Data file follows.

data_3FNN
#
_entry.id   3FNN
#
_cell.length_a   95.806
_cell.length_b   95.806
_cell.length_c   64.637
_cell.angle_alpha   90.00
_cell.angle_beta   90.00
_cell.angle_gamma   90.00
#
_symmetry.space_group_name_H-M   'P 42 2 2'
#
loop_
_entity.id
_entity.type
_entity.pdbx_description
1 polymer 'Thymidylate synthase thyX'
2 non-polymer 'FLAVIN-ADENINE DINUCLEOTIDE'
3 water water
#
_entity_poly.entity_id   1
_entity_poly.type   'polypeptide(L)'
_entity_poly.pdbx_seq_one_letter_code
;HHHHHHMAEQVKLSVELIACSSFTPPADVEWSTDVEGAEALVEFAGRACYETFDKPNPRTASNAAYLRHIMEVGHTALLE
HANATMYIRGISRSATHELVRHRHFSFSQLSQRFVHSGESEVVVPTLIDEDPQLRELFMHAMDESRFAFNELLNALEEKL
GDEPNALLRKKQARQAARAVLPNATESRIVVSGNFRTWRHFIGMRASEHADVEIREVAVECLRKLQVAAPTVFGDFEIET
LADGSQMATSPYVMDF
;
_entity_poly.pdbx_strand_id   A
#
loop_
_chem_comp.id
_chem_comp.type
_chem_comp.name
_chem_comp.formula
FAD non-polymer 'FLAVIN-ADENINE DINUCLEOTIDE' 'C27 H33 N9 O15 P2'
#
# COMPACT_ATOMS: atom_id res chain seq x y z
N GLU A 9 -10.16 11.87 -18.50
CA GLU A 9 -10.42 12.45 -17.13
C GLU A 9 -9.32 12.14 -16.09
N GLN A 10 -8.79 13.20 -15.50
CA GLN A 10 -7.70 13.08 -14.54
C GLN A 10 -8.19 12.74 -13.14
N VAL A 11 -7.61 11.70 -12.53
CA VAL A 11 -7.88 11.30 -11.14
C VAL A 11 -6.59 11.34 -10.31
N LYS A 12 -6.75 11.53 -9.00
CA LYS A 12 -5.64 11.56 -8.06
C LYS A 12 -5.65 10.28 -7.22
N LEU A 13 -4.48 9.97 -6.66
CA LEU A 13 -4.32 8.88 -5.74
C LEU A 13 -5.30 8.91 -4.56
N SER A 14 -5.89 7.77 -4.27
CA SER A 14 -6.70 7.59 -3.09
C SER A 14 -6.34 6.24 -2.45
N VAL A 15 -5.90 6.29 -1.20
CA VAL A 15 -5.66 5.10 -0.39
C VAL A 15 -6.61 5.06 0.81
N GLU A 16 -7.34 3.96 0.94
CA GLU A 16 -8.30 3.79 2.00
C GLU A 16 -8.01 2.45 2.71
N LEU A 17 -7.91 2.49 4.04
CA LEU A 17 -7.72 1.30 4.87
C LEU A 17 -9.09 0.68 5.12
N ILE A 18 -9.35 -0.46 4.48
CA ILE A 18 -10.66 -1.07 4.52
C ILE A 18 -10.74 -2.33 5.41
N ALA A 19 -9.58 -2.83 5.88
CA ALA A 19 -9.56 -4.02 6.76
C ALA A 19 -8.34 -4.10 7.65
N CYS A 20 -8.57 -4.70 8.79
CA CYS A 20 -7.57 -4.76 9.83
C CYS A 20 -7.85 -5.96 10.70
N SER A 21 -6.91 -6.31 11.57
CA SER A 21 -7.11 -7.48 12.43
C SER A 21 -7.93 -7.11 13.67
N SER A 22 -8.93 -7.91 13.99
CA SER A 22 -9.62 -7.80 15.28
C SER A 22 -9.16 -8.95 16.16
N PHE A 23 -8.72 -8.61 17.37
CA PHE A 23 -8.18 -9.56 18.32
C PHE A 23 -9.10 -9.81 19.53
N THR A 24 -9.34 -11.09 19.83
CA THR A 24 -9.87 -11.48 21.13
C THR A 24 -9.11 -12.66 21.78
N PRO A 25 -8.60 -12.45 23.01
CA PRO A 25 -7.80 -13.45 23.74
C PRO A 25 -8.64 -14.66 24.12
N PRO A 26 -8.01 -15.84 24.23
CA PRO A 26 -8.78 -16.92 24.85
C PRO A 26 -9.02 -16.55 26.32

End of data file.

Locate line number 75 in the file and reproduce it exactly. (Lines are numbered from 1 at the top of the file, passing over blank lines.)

C CYS A 20 -7.85 -5.96 10.70